Auckland is like literature

Compared to Rotorua, Auckland is like all the massive sprawling metropolis’ that I’m used to reading about in books. The one that springs to mind is from the book I actually read when I was leaving Auckland a few years ago; Rats and Gargoyles, by Mary Gentle.

In it, the Heart of the World is a huge big, sprawling mess of a place, where people are everywhere, including places they shouldn’t. Everything is towering and close and cramped. It’s boiling, sweaty, pressed close with humanity. Gardens are mixed close with ancient cathedrals.

In the opening scene, a pig is being hanged for infanticide. Nothing like that happened when I came to Auckland, but it’s a hell of a way to open a book.

In the book I’m reading at the moment, Shadow and Claw by Gene Wolfe (it’s meant to be a classic up there with Lord of the Rings, and Dune) Nessus is a huge, massive, sprawling city, which strangely enough it said to have moved a lot, stretching northwards towards cleaner waters, leaving the old quarters to people who dare not light a candle at night, for fear of what it might draw.

Auckland is just like those two places and more, given what I’ve been used to for the last few years. So many people. Such a pinnacle of civilization, while at the same time showing how uncivilized we can all be as people.

Spring is in the air, which is certainly better than rain in Auckland.

Thankfully the local library systems wireless is working, and it’s free, so as long as I get out to the local library, I can go onto the net, with my wee Eee. Job hunting and blog posting.

And not a lot else at the moment. Like I mentioned, I am reading again. I have a library card, and you figure I would spend a lot of time in the library, but no. There is also flat hunting, as well as job hunting. Just like the characters in Shadow and Claw, and Rats and Gargoyles I’m going through the most grand of quest stories. And I’m ok with it for the moment.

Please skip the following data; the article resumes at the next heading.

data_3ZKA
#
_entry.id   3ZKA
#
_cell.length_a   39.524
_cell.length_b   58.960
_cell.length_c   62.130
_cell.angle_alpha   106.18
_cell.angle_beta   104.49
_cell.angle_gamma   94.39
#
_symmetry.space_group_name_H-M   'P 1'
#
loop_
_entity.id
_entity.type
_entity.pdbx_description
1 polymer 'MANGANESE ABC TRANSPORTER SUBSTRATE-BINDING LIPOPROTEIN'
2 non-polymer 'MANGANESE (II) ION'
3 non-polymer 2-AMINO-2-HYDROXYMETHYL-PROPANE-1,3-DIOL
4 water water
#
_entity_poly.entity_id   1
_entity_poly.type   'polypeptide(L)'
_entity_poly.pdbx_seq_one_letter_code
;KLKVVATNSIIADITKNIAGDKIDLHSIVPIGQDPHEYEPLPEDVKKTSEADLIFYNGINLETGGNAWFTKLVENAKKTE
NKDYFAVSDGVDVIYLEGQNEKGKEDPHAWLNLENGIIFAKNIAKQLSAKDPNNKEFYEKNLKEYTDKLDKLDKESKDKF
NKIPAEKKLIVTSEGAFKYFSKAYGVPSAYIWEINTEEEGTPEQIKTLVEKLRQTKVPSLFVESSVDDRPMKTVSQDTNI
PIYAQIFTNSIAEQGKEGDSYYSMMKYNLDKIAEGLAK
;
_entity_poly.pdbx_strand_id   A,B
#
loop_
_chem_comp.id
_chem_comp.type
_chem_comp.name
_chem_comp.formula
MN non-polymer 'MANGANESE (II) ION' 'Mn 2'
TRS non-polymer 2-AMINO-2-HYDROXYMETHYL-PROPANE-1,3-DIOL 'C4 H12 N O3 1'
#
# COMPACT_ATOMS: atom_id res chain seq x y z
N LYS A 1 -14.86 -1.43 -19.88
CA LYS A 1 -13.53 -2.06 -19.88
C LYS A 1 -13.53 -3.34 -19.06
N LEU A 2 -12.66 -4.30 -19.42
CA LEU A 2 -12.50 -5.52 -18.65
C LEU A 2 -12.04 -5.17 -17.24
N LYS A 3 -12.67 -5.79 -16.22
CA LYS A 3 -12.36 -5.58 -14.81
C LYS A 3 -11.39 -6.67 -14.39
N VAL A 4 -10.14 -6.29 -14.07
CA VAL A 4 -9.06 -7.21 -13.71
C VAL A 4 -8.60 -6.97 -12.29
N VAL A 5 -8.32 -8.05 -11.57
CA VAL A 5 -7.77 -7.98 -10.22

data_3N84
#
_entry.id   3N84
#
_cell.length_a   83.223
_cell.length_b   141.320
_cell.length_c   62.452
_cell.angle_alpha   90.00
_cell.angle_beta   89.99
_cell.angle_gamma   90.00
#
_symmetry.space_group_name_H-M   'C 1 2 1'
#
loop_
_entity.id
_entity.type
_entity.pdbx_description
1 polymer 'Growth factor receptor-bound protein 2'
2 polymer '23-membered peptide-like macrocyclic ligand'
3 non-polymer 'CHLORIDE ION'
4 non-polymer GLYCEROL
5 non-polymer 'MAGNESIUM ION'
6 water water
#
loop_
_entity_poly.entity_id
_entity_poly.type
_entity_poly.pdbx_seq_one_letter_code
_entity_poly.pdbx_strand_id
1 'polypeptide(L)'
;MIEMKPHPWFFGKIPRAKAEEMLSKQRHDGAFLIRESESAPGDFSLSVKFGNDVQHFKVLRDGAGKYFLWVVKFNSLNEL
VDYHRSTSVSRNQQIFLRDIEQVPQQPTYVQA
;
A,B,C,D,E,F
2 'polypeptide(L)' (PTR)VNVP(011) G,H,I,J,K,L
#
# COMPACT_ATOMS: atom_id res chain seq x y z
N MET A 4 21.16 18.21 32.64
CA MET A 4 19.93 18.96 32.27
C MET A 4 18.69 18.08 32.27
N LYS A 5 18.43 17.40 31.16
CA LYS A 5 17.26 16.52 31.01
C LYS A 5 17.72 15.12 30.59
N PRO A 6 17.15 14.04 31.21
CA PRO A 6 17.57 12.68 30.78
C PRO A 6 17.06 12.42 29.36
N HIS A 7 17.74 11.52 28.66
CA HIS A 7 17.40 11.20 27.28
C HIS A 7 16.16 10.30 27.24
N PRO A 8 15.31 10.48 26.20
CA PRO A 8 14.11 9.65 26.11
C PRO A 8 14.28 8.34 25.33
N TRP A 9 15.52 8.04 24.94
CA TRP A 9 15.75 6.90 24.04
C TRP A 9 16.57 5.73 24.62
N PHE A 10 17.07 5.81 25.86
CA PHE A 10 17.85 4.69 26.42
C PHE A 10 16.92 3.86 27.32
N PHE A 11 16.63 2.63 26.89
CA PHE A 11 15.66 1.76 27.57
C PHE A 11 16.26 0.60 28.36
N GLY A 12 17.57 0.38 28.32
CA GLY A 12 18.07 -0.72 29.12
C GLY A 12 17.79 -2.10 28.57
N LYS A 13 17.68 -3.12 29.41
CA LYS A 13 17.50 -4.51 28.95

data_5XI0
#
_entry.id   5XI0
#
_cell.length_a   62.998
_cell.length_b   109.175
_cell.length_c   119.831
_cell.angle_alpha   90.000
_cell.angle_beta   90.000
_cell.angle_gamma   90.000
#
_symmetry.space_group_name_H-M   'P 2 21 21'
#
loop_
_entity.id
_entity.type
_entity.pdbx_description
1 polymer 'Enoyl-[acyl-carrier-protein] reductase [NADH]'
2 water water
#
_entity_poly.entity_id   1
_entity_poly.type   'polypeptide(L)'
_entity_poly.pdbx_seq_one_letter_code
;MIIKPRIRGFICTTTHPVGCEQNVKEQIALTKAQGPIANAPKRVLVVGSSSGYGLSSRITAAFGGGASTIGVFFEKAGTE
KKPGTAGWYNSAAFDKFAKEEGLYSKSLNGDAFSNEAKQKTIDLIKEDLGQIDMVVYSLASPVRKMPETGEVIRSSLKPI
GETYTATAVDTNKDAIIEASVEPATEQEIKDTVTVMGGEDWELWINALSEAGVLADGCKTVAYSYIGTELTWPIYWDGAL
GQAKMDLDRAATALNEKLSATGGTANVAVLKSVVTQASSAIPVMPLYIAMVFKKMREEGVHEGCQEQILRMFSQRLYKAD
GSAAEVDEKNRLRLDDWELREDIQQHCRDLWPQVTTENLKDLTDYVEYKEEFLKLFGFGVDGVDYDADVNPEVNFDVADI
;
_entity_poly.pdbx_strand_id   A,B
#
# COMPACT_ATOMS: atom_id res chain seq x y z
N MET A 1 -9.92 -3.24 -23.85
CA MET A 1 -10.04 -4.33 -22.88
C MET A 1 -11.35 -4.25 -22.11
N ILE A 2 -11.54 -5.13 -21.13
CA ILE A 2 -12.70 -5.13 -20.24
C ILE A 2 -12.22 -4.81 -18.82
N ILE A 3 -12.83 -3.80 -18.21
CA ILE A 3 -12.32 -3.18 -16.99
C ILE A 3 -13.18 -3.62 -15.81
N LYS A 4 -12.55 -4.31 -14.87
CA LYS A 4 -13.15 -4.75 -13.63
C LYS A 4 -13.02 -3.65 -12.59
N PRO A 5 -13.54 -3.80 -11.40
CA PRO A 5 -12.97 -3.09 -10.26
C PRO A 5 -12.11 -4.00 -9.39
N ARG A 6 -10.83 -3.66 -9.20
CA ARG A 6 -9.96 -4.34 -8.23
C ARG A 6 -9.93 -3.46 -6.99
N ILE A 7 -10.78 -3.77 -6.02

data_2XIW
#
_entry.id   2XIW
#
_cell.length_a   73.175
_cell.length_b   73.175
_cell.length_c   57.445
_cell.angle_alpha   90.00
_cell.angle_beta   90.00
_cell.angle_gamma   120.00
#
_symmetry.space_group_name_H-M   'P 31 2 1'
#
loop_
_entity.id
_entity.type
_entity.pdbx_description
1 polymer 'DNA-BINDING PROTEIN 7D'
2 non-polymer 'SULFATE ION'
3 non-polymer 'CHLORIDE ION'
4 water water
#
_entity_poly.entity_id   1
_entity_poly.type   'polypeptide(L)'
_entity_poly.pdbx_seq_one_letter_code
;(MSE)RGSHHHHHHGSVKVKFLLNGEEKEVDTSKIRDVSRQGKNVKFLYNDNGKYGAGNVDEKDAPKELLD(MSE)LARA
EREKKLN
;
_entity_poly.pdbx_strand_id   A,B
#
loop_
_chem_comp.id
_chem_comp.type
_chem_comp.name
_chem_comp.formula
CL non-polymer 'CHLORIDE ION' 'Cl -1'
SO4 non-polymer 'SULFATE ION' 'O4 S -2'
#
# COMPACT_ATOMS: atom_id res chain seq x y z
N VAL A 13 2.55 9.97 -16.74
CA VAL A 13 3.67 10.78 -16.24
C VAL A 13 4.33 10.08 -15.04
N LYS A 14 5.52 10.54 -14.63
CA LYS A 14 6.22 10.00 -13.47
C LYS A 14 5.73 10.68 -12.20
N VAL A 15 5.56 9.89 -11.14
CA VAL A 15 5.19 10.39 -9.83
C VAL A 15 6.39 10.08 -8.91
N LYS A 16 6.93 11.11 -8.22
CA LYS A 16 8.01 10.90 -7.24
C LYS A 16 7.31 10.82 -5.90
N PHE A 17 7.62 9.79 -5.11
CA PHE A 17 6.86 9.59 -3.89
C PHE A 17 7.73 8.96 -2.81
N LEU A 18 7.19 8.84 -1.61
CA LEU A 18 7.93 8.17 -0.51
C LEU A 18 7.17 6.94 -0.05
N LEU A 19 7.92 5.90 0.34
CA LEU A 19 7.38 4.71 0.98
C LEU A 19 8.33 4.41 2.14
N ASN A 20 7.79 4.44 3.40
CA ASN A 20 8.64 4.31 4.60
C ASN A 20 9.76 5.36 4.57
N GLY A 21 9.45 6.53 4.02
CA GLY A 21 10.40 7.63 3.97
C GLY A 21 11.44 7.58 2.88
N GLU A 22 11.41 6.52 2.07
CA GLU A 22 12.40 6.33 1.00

4 thoughts on “Auckland is like literature

  1. Shadow and Claw (and then Sword and Citadel) were among the most baffling and rewarding books I’ve ever read. I can understand why people give up in frustration, because of the way the world is presented – without explanation or mollycoddling. But it’s worth the journey. Getting to the end of Sword and Citadel gave me that same feeling of pure joyful revelation as I experienced when I watched Memento for the first time – so many tangled threads coming together so beautifully.

    Stick with it, if you can. It’s a series that only gets better on the second or third reading.

  2. I’m definitely enjoying it. A bit annoyed with some things like how he wanders in and out of shit, but then just realised that it all does tie together in the end, so paying a lot more attention to stuff I thought was just frivolous. I think I’ll be around for the long haul with this one … its just got too many tiny little morsels that are all too cool. Like finding out about 100 pages in that the sun is red, not yellow.

    Almost done with the Shadow of the Torturer, Claw of the Conciliator is next..

  3. Halfway thru Claw of the Concilliator and things are taking an interesting turn now! I love the books so far. I guess I should get the next just to be prepared.

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